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    That's interesting, because my experience is in the extreme opposite direction. My physics teachers have been mostly douches and my astronomy/astrophysics teachers have been mostly great. Very few people that I speak to have the opposite impression, but I'm sure there are exceptions. Where do you go to school?
  10. Jun 1, 2005 #9


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    California State University - Fresno

    Maybe its because its more of a teaching university. The guy... hes nice as hell and will answer anything, but hes busy a lot and demands an appointment if you want to talk to him off of his office hours.
  11. Jun 4, 2005 #10
    Most teachers say you have to get appointment outside of office hours if they're busy.

    I'm not worried about, nor surprised that there is a decline the the numbers of physics majors worldwide. THe numbers always vary, declining some years, rising others.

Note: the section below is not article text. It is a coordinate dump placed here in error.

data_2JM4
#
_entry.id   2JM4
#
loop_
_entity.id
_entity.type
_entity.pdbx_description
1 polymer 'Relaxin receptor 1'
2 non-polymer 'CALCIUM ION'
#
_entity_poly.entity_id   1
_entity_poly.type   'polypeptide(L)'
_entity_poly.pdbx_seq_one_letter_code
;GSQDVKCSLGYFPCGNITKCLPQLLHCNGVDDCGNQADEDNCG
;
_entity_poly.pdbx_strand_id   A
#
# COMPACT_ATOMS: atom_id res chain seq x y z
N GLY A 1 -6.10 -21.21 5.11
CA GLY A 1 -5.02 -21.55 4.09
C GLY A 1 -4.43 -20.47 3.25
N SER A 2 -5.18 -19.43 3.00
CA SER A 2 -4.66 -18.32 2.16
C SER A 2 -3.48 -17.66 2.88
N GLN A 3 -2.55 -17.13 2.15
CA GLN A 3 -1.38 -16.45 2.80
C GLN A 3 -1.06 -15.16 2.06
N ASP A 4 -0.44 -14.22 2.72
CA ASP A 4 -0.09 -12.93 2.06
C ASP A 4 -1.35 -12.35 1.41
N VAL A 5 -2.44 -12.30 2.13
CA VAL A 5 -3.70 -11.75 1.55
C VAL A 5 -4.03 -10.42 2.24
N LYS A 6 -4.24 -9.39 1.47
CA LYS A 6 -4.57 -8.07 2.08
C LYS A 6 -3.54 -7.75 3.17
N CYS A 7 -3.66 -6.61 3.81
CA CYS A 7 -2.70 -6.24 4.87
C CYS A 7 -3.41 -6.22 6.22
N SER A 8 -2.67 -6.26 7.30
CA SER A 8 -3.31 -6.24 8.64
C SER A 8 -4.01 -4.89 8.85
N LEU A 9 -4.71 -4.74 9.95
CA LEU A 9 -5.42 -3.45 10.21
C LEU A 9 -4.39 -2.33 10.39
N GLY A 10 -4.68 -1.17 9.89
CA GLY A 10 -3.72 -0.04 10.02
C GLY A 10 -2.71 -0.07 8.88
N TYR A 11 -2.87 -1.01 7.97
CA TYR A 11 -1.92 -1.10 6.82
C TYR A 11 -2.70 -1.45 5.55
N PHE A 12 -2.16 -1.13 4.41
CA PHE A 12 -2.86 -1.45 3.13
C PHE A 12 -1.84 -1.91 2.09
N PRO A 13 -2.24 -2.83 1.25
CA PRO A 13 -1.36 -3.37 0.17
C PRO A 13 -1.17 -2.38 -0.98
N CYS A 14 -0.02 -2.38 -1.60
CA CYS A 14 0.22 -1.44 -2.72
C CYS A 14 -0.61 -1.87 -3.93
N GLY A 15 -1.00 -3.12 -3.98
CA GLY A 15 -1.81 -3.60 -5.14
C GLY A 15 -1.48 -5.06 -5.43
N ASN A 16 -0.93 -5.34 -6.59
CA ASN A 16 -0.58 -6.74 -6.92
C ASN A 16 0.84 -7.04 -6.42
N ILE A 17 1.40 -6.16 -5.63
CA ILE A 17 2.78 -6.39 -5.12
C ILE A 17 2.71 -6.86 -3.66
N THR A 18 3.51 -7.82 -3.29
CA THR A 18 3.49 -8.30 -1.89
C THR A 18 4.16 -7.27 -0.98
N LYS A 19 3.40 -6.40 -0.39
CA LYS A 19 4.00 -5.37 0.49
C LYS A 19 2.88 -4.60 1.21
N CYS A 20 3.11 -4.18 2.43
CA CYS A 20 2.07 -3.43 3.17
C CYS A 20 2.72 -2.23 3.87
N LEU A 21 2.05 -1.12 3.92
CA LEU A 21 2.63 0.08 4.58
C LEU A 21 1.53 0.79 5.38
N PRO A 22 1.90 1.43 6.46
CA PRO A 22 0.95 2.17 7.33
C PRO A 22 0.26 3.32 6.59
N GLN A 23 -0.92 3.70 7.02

12. Jun 7, 2005 #11
    Spot on, but what I have found at my university is that during classes, lecturers just rush through the material without explaining things in detail. But if you go and ask them after hours most of them will be happy to explain things... They are too caught up with their research to care I must agree.. You can tell by how prepared they are for the classes.. Some of my lecturers will just come in grab a piece of chalk and start writing away.. Others will have prepared ppt slides, or handout lecture notes... they're the ones that care..
  13. Jun 7, 2005 #12